6 Types of Comments That Can Be Harmful to Someone’s Body Image, Especially During the Holidays
It's time to remove "You lost weight!" from your vocabulary.
Warning: This story discusses eating disorders and body dysmorphia.
No one is immune to the social stigma that dictates what our bodies should or shouldn’t look like, what we should or shouldn’t eat, and how we should or shouldn’t feel about it all. Whether you’re someone who consciously struggles with body image or not, these messages are unavoidable, especially around the holidays. As licensed mental health counselor and psychotherapist Akilah Sigler puts it, “This is the water that we’re swimming in.” And as much as we’re all doing our best to stay afloat, the ways we often talk about bodies and food can end up causing others, and ourselves, to sink further into the negativity.
Many of us may look forward to seasonal food the most when the holidays roll around, but with so many celebrations centering around communal feasting and so many New Year’s resolutions centering around weight loss, this time of year can come with a lot of mixed and uncomfortable messaging.
“There’s the idea that we should be eating and drinking and being merry and stuffing ourselves [during the holidays], almost like it’s the last chance we have to eat a big meal, but then there’s also messages about compensatory exercise,” says Sigler.
That’s not to say your family can’t partake in those holiday-themed marathons if that’s their thing—but the origins behind the traditions may not be as “all in good fun” as we’d hope.
During the holidays, many of us also reconnect with family members we only see a couple times a year. And because our bodies change over time (that’s human and totally normal, btw) family gatherings can bring about a lot of unsolicited comments about our bodies and appearance. Some of these comments, even the ones that seem like praise, can actually be harmful to a person’s body image.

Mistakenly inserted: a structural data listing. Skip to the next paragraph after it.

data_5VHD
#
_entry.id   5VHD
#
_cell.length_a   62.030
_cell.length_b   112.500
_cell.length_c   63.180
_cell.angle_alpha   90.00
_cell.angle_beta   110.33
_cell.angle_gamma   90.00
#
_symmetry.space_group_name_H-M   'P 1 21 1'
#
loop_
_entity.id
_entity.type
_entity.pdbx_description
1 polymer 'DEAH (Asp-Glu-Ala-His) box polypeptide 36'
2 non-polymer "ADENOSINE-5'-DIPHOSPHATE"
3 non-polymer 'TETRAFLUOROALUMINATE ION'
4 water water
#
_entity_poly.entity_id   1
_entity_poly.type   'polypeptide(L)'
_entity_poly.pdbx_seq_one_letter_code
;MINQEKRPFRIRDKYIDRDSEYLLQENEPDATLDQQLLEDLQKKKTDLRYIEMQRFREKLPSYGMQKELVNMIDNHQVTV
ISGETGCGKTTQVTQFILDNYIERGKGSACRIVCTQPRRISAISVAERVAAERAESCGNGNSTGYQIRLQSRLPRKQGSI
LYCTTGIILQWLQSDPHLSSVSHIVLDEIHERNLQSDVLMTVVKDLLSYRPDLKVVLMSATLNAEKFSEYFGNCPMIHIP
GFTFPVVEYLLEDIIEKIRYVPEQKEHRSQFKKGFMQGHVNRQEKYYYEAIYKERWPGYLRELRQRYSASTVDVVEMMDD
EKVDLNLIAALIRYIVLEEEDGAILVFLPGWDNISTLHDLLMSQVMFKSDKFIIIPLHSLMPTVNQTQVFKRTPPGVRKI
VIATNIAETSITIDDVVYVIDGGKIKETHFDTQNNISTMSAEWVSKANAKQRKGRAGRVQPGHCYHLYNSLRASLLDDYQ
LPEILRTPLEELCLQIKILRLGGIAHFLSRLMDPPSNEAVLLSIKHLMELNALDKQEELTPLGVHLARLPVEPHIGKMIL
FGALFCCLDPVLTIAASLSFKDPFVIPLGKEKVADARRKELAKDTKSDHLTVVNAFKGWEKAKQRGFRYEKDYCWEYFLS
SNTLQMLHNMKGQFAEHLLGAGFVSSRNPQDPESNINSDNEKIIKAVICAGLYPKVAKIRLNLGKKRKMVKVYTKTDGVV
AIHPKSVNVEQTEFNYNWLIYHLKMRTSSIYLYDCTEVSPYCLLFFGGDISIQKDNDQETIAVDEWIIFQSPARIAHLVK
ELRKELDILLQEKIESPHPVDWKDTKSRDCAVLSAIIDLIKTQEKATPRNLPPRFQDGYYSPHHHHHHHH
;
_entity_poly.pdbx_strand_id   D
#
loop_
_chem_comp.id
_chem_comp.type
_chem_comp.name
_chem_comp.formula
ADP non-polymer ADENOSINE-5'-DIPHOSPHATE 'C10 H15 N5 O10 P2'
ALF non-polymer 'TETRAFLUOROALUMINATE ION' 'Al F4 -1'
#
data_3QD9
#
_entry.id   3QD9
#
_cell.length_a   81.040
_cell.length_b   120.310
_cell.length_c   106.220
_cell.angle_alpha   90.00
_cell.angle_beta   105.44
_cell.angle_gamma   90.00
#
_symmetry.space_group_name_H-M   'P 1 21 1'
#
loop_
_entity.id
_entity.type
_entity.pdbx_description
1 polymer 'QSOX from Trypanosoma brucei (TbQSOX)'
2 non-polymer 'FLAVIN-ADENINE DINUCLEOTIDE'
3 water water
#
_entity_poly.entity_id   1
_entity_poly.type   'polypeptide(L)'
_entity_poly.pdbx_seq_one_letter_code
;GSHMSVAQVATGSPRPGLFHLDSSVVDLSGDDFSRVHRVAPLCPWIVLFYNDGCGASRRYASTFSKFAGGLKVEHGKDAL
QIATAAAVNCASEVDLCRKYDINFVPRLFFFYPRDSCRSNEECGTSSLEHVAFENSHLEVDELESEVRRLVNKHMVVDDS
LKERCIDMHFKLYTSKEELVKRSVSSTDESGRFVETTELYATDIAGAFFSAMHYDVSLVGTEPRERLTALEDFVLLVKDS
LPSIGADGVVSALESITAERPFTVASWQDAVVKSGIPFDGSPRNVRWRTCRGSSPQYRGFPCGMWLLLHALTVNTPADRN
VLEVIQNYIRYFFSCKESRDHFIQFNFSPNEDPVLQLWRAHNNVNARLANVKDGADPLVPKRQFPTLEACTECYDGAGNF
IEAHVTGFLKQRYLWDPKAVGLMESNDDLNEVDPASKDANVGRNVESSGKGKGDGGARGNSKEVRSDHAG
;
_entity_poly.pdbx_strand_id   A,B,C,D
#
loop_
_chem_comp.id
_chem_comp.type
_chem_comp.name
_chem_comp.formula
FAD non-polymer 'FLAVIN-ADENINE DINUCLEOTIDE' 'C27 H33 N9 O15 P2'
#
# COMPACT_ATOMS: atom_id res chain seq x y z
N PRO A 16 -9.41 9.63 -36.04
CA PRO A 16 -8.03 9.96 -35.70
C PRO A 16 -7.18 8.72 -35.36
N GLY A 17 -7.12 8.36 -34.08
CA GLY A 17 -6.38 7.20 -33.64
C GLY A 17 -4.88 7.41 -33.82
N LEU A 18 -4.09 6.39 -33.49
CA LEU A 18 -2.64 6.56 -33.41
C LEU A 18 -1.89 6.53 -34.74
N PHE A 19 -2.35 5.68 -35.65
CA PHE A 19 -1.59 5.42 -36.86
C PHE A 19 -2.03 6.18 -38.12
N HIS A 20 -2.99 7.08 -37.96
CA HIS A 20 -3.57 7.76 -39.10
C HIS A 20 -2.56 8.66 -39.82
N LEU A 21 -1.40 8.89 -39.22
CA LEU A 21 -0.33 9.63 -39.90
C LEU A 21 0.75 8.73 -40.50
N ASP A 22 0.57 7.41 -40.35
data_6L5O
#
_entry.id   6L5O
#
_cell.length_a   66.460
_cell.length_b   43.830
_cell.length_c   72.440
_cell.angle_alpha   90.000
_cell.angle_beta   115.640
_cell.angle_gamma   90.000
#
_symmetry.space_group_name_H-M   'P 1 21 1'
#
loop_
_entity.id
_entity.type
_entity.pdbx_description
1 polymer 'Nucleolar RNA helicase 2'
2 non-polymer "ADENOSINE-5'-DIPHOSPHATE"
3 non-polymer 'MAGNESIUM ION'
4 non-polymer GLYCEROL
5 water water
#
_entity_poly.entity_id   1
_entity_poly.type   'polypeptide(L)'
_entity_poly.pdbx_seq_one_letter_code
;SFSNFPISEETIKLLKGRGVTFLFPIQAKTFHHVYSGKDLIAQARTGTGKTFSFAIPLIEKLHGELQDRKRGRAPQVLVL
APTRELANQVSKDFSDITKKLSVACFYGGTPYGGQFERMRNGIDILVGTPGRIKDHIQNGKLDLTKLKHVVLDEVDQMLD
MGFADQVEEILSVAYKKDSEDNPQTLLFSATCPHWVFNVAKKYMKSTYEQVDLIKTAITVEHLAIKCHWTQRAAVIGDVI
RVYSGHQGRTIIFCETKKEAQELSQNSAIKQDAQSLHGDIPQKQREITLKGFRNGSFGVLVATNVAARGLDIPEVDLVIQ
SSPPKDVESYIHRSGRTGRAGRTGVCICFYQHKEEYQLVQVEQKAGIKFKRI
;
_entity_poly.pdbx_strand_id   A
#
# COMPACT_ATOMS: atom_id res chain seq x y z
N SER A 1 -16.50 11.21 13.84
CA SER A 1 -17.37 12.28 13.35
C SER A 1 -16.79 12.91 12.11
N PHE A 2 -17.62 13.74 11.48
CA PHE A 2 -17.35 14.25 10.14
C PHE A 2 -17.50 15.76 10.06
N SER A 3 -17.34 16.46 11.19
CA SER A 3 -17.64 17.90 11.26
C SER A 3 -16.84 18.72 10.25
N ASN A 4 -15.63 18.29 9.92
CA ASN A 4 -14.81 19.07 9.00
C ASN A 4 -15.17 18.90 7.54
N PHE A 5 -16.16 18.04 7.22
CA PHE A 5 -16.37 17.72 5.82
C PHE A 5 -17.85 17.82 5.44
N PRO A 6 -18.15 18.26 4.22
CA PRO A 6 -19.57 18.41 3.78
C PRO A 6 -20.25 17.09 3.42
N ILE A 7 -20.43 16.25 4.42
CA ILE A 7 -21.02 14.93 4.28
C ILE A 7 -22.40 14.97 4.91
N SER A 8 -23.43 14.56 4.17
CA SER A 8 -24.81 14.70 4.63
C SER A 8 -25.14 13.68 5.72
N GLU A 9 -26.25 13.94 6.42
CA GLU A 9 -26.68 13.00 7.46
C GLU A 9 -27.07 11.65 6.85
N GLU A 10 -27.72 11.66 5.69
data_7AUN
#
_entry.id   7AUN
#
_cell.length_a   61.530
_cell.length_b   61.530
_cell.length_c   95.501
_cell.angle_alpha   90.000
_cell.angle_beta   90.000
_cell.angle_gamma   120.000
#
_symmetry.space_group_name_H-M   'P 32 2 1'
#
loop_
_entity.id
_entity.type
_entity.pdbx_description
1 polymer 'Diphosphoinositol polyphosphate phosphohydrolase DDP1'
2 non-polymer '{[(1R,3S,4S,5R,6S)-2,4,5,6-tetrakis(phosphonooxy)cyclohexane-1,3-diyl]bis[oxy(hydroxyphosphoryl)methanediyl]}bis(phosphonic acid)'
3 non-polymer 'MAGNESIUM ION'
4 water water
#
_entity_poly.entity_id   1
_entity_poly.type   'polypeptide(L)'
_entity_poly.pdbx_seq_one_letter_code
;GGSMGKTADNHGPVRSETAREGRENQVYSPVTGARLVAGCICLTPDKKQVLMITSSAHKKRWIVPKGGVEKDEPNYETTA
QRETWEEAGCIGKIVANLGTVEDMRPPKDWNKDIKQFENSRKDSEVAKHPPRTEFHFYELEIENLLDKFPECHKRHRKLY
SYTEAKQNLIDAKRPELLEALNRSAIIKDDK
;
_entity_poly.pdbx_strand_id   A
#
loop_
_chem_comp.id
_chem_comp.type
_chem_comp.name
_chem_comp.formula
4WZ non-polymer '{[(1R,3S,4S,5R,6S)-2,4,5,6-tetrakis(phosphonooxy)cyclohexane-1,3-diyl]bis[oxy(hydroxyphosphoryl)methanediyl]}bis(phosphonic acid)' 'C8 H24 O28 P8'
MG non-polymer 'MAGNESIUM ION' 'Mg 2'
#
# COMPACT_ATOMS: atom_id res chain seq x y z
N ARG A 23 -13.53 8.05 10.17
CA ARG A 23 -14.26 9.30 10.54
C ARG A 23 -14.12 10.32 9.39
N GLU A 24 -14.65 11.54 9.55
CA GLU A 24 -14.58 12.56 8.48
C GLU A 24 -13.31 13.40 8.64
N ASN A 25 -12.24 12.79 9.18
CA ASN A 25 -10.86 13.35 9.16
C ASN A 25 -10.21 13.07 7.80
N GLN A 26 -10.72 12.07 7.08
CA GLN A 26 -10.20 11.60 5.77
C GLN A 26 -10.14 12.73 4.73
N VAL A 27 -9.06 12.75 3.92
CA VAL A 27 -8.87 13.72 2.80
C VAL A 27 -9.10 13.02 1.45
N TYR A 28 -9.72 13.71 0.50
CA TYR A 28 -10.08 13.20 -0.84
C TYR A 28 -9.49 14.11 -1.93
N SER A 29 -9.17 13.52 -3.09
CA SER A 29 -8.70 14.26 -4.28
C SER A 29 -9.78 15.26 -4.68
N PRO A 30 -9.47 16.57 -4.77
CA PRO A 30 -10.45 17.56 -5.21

Sigler helped us identify a list of the types of body and food comments you should avoid making during the holidays. It’s important to remember that while body image is an “inherently gendered” issue, Sigler says “diet culture and weight stigma affects everyone,” but some more than others.
“The further away you are from the standard of white, thin, wealthy, able-bodied, the more likely you are to feel that impact,” she says.
Most importantly, you can never fully know someone’s relationship with their body or food, so you may never be aware of the impact a certain comment may have on someone. Instead, we can work to understand the weight and implications of our words and be more intentional in our conversations. Check out the list below to learn what not to say about someone’s body this holiday season (and, honestly, every day).
Types of body and food comments to avoid saying during the holidays.
1. Commenting on someone’s food intake.
Consider how much time we’ve all probably spent debating whether or not it’s acceptable to go back for a second, third, or fourth round of food. Even in a family setting, it can feel like others are always observing our food intake. Comments like, “Should you really be eating that?” or “Shouldn’t you eat more food?” can make people feel ashamed of how much or how little food they consume, whether you may realize it or not.
The comments that can be “especially insidious,” Sigler says, are the ones that seem like praise, the ones like, “Wow, you cleaned your plate,” or “You must’ve really liked your food.” Don’t get us wrong, cleaning your plate can be a great thing, but when someone else makes the comment, it can induce more shame than pride.
Instead, simply give your compliments to the chef. Your aunt would probably love to hear how much you enjoyed her green bean casserole and your uncle would likely be flattered that you thought his mashed potatoes were a smash.
2. Using coded language to describe someone’s weight.
While telling someone they look “healthy” may seem like a compliment, it could reinforce what Sigler calls “the hierarchy of bodies,” by implying that some bodies are better than others. “Oftentimes, the language around thinness is ‘good body,’ ‘fit,’ ‘healthy,’ and the language around [plus-size] is ‘bad body,’ ‘sluggish,’ ‘unhealthy,’ ‘lethargic,’” says Sigler. “In those instances, the language might be coded, but the message is clear.”
Using this kind of coded language can assign different levels of morality to someone’s weight, which means these types of statements don’t only tell someone how you think they look, but also, how you view about their lifestyle. While people with thin bodies are perceived to be “virtuous and hardworking,” Sigler says, “We assign laziness and poor health to [plus-size] bodies, which is really inaccurate and unfair.”
In reality, you can’t tell someone’s capability, health, history, or happiness just by looking at their body. And the truth is, you shouldn’t try to either.